When I ask about gigging with the band and how it’s different to being in the studio, Ben clearly thinks of their live shows are as-close-as-possible reconstructs of their studio tinkering, which is important when you consider the sound weirdness that goes hand in hand with psychedelia. He even suggest that being in the studio adds to the writing process, making him and the others more aware of what could be added or taken away to benefit the songs. Churning Doctor Who synths, vocals like the ocean and lounge-y asides come together with a lo-fi sensibility, or as Ben suggests “if I’ve got a neat drum groove down, I’ll tend to distort it, make it sound a bit crap really. It gives it a character.” The prominent synth lines on songs such as ‘Ride’ and ‘Mellow Minds’ were themselves studio afterthoughts, with Tom now including these otherworldly tones into their live set by pedal hammering and guitar-wizardry.

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With this talk of soundscapes and trippy manipulation in mind, I ask Ben what-wasn’t-really-but-now-is the elephant in the room: What in the bloomin’ hell does it mean to be a psychedelic band? He looks away for a moment to collect his thoughts. I’m the first to admit to him that it’s a iffy question, but the fact that he’s spending time to formulate an answer speak volumes about the way Silent Gestures work. I seems that he and the band see ‘psychedelic’ as something uninhibited by discussion in his apprehensive reply. In other words, they just get on with making it. But I’m interested in what ‘it’ is. “Erm, well I think it can be musical and it can be lyrical, we do try and combine the two in our songwriting.  A lot of the time our music can be quite simple in some respects, but it’s the interplay between each part that makes it become what it is. And effects are an important element of that. I mean, I use a minimal drum kit, using a lot of crash cymbal, but that’s all you need to get the groove to make a tune. Callam’s bass playing is really great because its economical and pretty sparse, but it gets right to the point.” Avoiding the clichés of rock and pop, they’ll take any steps necessary to catch the listener off guard and force them to hear with fresh ears, “Like we’ll have a verse, verse, this bridge thing, another verse…” Maybe it was an iffy question, or may there is something inherently elusive about their music.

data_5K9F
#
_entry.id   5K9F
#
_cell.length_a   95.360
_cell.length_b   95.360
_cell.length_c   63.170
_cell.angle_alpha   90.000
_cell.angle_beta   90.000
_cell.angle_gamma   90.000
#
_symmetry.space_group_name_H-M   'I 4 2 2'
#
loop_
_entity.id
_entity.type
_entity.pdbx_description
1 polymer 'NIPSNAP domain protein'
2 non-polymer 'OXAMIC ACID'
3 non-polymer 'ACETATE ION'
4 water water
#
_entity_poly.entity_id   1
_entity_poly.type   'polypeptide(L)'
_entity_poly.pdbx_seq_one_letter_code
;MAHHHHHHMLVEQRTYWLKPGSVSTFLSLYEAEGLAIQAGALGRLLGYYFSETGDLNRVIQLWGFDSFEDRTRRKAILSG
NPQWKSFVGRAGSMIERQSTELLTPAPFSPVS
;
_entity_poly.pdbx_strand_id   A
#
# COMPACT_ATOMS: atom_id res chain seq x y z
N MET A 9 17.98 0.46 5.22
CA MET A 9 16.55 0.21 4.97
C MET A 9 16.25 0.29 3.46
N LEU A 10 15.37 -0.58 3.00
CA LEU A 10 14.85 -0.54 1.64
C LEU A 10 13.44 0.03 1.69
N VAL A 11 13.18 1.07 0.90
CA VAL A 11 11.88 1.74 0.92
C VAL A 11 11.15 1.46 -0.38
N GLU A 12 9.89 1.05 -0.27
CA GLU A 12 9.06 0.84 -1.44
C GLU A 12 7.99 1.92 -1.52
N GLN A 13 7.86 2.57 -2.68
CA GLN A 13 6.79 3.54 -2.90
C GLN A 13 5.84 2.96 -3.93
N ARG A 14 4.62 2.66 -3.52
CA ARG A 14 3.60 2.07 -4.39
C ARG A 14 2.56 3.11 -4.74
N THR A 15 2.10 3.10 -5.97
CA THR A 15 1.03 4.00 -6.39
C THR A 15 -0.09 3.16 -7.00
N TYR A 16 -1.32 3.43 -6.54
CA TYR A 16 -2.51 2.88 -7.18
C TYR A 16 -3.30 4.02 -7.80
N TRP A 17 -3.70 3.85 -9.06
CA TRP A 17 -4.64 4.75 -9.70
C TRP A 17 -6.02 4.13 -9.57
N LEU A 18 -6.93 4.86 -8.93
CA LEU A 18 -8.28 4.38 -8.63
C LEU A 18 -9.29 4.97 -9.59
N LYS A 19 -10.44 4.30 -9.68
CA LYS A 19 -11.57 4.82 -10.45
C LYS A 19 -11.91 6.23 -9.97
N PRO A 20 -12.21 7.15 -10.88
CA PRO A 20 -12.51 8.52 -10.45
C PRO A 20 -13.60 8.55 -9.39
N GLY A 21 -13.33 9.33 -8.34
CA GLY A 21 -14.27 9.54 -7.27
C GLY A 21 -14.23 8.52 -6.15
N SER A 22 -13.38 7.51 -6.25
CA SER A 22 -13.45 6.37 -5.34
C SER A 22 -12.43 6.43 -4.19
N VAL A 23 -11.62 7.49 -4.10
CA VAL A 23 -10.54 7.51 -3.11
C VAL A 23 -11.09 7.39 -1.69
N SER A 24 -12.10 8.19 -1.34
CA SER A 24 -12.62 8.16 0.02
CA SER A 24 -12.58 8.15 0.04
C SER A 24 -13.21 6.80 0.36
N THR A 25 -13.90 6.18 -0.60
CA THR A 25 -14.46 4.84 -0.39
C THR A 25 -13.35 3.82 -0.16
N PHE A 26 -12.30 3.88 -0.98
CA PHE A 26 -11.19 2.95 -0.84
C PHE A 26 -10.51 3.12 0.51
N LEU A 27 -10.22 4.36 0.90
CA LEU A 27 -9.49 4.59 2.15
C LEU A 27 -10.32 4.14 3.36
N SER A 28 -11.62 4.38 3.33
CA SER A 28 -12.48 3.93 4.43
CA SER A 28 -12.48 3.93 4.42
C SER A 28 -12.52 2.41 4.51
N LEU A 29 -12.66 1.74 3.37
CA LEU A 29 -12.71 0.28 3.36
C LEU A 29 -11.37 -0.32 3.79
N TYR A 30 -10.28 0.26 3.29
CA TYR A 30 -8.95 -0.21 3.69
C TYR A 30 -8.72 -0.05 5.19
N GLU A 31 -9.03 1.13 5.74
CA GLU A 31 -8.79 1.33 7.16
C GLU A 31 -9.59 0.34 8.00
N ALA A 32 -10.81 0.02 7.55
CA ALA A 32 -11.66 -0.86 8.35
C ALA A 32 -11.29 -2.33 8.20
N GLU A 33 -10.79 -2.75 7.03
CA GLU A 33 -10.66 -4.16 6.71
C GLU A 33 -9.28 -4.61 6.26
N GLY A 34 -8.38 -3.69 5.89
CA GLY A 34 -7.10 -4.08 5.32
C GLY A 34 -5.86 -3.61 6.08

Silent Gestures have a few gigs lined up in the coming months and hope to get recording in December, which along with the four songs currently on the Web, will comprise in a free CD for anyone who goes to their gigs. “We’ve been working at 2Fly in Sheffield,” Ben tell me, “It’s a great place to record over there because they’ve got a lot of older, vintage equipment that suits out sound well.” Ben is clearly excited and optimistic about the future, but feels that slow growth is the way to go for a young band. He sees too many people put all their energy into getting their band known instead on focusing on developing the music and letting the attention come when it comes. They want to get better but they also want to keep their feet on the ground, staying realistic about what’s happened and what could still happen. All the members have their day jobs (which is where they all are as I chat with Ben), as much as their iridescent wig-outs would like to sun themselves off a tropic coast, but they can’t. Ben mumbles a goodbye and marches back into the wind.